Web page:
Austria delays presidential vote re-run to December 4

Complaints of faulty seals on ballot papers prompt delay in vote re-run that was scheduled for next month.

Austria's president has mostly ceremonial responsibilities [Leonhard Foeger/Reuters]
Austria's president has mostly ceremonial responsibilities [Leonhard Foeger/Reuters]

Austria is set to postpone a re-run of a presidential election, originally scheduled for October 2, because of glue failing to stick on postal votes, according to officials.

The new round of voting will now take place on December 4, following an agreement on Monday between the country’s coalition parties and two smaller political forces.

Austria election highlights anti-immigrant mood

The delay came after some postal voters said the glue on their forms was not working properly, making the seals insecure.

“The defective vote envelopes have glue on the top edge and on the side,” Wolfgang Sobotka, Austria’s interior minister, told reporters.

“These come unstuck and the flap can still be easily opened and closed even after 20-25 minutes,” he added.

“We are going to request that parliament approves a postponement of the election.”

READ MORE: Austria may elect EU’s first far-right head of state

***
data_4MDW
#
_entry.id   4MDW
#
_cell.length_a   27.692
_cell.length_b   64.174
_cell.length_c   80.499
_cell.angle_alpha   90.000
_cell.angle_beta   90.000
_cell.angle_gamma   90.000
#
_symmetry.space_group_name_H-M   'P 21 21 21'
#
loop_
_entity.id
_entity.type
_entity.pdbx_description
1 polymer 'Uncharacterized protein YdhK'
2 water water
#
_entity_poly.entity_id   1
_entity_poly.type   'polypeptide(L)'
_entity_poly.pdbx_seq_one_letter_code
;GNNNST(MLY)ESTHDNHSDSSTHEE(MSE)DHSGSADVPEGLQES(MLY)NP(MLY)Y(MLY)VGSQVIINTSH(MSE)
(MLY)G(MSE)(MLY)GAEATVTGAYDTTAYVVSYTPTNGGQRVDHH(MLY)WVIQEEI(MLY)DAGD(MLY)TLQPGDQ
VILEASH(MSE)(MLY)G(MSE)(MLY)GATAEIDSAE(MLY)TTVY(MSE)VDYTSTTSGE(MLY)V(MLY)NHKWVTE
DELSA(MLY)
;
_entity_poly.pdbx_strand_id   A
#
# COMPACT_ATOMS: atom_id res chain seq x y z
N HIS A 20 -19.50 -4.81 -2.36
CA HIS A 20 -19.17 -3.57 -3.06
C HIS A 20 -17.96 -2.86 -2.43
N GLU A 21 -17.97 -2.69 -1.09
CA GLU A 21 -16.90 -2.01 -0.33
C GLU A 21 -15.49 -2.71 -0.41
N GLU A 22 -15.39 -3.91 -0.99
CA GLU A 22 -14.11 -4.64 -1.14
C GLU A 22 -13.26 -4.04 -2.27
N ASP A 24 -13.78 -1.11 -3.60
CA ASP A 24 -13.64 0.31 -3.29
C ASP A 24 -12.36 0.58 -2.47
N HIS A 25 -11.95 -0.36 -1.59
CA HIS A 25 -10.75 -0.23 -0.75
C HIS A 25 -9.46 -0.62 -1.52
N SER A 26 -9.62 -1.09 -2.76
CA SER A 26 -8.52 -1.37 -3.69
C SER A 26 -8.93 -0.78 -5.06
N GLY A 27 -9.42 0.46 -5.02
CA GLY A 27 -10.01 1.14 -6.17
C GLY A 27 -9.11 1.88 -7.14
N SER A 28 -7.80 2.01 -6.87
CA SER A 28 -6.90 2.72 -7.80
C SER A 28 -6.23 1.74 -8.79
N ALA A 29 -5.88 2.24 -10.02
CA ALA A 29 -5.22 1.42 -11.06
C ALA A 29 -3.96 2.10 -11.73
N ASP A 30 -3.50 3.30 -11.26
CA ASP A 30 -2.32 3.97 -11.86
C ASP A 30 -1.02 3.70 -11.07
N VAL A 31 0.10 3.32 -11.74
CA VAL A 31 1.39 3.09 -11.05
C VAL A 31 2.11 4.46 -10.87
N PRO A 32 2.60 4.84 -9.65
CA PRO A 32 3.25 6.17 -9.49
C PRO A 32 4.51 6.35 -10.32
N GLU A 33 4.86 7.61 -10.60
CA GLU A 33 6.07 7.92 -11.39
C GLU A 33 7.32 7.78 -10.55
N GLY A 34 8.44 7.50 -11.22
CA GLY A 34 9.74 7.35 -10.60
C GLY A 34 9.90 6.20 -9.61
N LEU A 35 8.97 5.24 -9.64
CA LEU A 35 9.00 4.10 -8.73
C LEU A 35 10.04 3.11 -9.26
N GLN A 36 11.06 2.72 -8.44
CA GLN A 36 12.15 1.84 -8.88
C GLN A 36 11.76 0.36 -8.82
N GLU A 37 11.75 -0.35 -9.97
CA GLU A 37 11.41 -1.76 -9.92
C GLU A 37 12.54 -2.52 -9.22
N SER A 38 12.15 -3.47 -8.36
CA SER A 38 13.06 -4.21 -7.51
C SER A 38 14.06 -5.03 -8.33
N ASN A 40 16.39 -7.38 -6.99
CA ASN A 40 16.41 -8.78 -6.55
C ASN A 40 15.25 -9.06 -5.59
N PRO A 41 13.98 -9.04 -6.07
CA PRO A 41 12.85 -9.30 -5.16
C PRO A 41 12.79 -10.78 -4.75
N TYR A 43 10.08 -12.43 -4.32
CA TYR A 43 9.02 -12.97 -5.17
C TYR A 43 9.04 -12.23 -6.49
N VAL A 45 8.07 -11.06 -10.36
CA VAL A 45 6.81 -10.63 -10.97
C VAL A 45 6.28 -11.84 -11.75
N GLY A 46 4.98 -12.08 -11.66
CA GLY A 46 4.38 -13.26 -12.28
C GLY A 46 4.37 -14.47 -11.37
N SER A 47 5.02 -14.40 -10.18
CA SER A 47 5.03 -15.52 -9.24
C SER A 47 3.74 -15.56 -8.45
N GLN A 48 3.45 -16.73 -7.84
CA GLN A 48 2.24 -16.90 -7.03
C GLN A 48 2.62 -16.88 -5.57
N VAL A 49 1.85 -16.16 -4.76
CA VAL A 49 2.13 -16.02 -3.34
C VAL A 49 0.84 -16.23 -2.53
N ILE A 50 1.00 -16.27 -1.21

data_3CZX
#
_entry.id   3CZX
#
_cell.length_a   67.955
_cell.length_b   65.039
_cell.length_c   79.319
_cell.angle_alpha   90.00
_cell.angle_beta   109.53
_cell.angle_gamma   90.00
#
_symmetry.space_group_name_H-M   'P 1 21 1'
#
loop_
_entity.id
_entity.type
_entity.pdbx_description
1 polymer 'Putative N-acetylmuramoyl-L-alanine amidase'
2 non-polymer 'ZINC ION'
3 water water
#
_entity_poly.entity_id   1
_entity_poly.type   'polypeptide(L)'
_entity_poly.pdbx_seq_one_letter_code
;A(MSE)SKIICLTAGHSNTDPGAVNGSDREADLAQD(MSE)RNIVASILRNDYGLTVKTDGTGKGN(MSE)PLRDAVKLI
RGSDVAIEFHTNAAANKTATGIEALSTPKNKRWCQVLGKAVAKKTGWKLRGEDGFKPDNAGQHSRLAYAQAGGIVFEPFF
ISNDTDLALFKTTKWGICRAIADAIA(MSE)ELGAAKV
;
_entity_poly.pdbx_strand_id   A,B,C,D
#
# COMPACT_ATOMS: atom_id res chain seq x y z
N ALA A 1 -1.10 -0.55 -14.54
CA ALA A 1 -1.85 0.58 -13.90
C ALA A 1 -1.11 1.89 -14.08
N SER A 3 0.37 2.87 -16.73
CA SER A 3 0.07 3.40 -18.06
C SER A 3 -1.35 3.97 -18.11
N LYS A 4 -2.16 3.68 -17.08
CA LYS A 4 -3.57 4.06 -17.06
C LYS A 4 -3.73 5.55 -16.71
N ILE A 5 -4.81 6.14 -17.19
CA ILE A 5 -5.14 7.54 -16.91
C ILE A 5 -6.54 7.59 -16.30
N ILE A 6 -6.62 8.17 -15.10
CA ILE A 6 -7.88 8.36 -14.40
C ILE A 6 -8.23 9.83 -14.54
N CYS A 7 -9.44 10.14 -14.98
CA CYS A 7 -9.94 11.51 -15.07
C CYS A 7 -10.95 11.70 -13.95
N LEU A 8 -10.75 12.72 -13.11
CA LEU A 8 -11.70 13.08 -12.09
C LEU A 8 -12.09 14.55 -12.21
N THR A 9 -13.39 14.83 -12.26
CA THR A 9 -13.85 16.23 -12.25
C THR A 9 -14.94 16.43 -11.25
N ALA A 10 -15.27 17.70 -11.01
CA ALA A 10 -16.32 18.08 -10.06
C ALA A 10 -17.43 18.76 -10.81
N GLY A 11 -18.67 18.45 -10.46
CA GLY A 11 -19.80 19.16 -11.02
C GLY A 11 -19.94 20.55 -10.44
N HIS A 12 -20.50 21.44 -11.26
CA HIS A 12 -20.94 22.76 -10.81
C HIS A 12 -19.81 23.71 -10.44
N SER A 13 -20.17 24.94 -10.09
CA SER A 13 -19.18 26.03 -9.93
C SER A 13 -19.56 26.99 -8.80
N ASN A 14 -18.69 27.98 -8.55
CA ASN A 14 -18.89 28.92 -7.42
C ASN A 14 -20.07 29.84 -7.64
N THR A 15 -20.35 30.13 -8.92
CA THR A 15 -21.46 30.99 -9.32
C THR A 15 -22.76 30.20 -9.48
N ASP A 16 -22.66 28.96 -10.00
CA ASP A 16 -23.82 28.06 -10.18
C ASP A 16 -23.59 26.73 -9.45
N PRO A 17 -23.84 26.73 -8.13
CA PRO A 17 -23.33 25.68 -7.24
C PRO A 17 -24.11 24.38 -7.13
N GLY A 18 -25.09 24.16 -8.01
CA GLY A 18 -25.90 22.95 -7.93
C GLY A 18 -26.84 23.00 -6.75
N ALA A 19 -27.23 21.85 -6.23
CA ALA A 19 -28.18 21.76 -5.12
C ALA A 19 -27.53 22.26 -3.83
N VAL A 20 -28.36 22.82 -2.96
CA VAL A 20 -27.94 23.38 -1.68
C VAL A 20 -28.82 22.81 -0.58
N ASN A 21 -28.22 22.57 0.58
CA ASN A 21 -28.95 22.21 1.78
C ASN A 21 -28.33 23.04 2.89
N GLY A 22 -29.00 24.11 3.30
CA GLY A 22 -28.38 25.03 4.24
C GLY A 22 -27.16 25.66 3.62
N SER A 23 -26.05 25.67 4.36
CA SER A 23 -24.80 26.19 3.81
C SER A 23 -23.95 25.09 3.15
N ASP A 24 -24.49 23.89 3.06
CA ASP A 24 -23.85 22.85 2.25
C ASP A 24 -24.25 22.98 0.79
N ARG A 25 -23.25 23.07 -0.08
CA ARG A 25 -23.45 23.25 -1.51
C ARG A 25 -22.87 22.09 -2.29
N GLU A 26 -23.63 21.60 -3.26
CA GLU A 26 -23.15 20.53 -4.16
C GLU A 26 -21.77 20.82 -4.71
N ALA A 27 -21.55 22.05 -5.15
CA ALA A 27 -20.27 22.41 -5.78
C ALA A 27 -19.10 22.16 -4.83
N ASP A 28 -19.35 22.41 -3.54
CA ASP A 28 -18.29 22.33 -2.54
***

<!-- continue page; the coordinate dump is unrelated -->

In the original ballot held in May, Austria came within 31,000 votes of becoming the first western European country to elect a far-right head of state since World War II.

European far-right leaders rally against EU

Norbert Hofer, of the anti-migrant Freedom Party (FPO), lost that vote by less than one percentage point to independent Alexander Van der Bellen, a former leader of the Green Party.

The Constitutional Court ordered a re-run after a challenge by the FPO, with judges citing irregularities in the way some postal ballots were processed.

The court decision was seen as a victory for the FPO, giving it more time to exploit widespread anti-migrant sentiment in favour of its candidate. In recent weeks, polls have given Hofer a four to six percentage point edge over Van der Bellen.

Austria’s president has mostly ceremonial responsibilities.

A Hofer win, however, could be seen as a boost not only for his party but also for far-right and nationalist movements elsewhere in Europe which all are lobbying for a weaker European Union or an outright exit from the bloc.

With no president now in office, the post’s functions are being exercised by the three parliamentary presidents, one of whom is Hofer.

Source : News Agencies


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